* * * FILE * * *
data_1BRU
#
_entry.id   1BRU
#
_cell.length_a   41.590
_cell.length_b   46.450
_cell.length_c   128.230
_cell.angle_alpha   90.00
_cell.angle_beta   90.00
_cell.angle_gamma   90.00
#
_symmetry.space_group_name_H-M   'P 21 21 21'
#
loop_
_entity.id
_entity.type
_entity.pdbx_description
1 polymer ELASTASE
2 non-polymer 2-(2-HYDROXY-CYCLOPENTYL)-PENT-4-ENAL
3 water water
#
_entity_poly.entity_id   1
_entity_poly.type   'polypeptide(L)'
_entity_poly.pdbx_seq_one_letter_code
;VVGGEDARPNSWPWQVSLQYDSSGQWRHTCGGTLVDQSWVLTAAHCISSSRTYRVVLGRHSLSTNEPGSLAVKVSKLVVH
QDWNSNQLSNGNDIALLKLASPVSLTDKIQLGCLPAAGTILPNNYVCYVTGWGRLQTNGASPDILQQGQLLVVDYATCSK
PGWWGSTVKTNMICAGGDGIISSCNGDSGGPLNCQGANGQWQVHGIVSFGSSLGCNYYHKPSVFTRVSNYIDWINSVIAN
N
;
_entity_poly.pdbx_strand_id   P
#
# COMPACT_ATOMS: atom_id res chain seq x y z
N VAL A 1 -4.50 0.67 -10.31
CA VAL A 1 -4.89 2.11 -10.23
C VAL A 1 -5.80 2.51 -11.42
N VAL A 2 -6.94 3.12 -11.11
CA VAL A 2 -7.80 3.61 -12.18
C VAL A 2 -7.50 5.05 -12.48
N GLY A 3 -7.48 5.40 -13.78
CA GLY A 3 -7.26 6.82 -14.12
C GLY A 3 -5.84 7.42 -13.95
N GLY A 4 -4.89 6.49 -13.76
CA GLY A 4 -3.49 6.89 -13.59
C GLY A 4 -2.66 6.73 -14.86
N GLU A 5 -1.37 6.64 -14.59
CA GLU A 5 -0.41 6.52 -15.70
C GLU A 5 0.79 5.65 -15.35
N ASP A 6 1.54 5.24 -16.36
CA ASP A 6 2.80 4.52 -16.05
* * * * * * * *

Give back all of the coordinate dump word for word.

data_1BRU
#
_entry.id   1BRU
#
_cell.length_a   41.590
_cell.length_b   46.450
_cell.length_c   128.230
_cell.angle_alpha   90.00
_cell.angle_beta   90.00
_cell.angle_gamma   90.00
#
_symmetry.space_group_name_H-M   'P 21 21 21'
#
loop_
_entity.id
_entity.type
_entity.pdbx_description
1 polymer ELASTASE
2 non-polymer 2-(2-HYDROXY-CYCLOPENTYL)-PENT-4-ENAL
3 water water
#
_entity_poly.entity_id   1
_entity_poly.type   'polypeptide(L)'
_entity_poly.pdbx_seq_one_letter_code
;VVGGEDARPNSWPWQVSLQYDSSGQWRHTCGGTLVDQSWVLTAAHCISSSRTYRVVLGRHSLSTNEPGSLAVKVSKLVVH
QDWNSNQLSNGNDIALLKLASPVSLTDKIQLGCLPAAGTILPNNYVCYVTGWGRLQTNGASPDILQQGQLLVVDYATCSK
PGWWGSTVKTNMICAGGDGIISSCNGDSGGPLNCQGANGQWQVHGIVSFGSSLGCNYYHKPSVFTRVSNYIDWINSVIAN
N
;
_entity_poly.pdbx_strand_id   P
#
# COMPACT_ATOMS: atom_id res chain seq x y z
N VAL A 1 -4.50 0.67 -10.31
CA VAL A 1 -4.89 2.11 -10.23
C VAL A 1 -5.80 2.51 -11.42
N VAL A 2 -6.94 3.12 -11.11
CA VAL A 2 -7.80 3.61 -12.18
C VAL A 2 -7.50 5.05 -12.48
N GLY A 3 -7.48 5.40 -13.78
CA GLY A 3 -7.26 6.82 -14.12
C GLY A 3 -5.84 7.42 -13.95
N GLY A 4 -4.89 6.49 -13.76
CA GLY A 4 -3.49 6.89 -13.59
C GLY A 4 -2.66 6.73 -14.86
N GLU A 5 -1.37 6.64 -14.59
CA GLU A 5 -0.41 6.52 -15.70
C GLU A 5 0.79 5.65 -15.35
N ASP A 6 1.54 5.24 -16.36
CA ASP A 6 2.80 4.52 -16.05